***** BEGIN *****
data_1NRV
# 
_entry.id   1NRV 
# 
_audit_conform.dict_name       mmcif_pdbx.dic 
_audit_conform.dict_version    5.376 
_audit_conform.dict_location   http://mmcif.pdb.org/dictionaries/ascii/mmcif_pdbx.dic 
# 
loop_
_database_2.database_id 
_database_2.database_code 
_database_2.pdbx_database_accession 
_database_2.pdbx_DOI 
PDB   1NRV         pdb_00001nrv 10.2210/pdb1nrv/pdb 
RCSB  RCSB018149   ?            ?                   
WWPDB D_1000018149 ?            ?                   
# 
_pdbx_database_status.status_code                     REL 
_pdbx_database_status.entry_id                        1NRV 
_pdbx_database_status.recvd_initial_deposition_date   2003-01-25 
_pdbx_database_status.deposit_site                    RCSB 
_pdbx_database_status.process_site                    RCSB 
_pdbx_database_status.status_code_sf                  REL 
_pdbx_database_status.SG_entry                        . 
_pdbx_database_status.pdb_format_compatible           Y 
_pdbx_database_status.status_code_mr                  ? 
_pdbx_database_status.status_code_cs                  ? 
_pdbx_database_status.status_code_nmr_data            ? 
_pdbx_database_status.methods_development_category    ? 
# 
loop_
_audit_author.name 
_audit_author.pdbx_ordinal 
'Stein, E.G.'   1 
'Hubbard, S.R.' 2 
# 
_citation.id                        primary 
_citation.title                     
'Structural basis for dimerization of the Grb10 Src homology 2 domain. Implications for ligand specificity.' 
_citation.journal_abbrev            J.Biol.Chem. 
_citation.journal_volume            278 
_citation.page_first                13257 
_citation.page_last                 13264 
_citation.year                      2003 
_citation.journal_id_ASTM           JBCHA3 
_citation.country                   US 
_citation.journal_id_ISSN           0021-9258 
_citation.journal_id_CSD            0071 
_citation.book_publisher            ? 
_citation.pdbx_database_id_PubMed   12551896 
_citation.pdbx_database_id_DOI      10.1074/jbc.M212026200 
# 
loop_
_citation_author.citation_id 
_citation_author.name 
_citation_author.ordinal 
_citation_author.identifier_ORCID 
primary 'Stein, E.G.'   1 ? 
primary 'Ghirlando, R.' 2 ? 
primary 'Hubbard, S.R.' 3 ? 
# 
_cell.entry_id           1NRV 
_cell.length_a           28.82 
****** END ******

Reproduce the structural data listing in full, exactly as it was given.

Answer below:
data_1NRV
# 
_entry.id   1NRV 
# 
_audit_conform.dict_name       mmcif_pdbx.dic 
_audit_conform.dict_version    5.376 
_audit_conform.dict_location   http://mmcif.pdb.org/dictionaries/ascii/mmcif_pdbx.dic 
# 
loop_
_database_2.database_id 
_database_2.database_code 
_database_2.pdbx_database_accession 
_database_2.pdbx_DOI 
PDB   1NRV         pdb_00001nrv 10.2210/pdb1nrv/pdb 
RCSB  RCSB018149   ?            ?                   
WWPDB D_1000018149 ?            ?                   
# 
_pdbx_database_status.status_code                     REL 
_pdbx_database_status.entry_id                        1NRV 
_pdbx_database_status.recvd_initial_deposition_date   2003-01-25 
_pdbx_database_status.deposit_site                    RCSB 
_pdbx_database_status.process_site                    RCSB 
_pdbx_database_status.status_code_sf                  REL 
_pdbx_database_status.SG_entry                        . 
_pdbx_database_status.pdb_format_compatible           Y 
_pdbx_database_status.status_code_mr                  ? 
_pdbx_database_status.status_code_cs                  ? 
_pdbx_database_status.status_code_nmr_data            ? 
_pdbx_database_status.methods_development_category    ? 
# 
loop_
_audit_author.name 
_audit_author.pdbx_ordinal 
'Stein, E.G.'   1 
'Hubbard, S.R.' 2 
# 
_citation.id                        primary 
_citation.title                     
'Structural basis for dimerization of the Grb10 Src homology 2 domain. Implications for ligand specificity.' 
_citation.journal_abbrev            J.Biol.Chem. 
_citation.journal_volume            278 
_citation.page_first                13257 
_citation.page_last                 13264 
_citation.year                      2003 
_citation.journal_id_ASTM           JBCHA3 
_citation.country                   US 
_citation.journal_id_ISSN           0021-9258 
_citation.journal_id_CSD            0071 
_citation.book_publisher            ? 
_citation.pdbx_database_id_PubMed   12551896 
_citation.pdbx_database_id_DOI      10.1074/jbc.M212026200 
# 
loop_
_citation_author.citation_id 
_citation_author.name 
_citation_author.ordinal 
_citation_author.identifier_ORCID 
primary 'Stein, E.G.'   1 ? 
primary 'Ghirlando, R.' 2 ? 
primary 'Hubbard, S.R.' 3 ? 
# 
_cell.entry_id           1NRV 
_cell.length_a           28.82 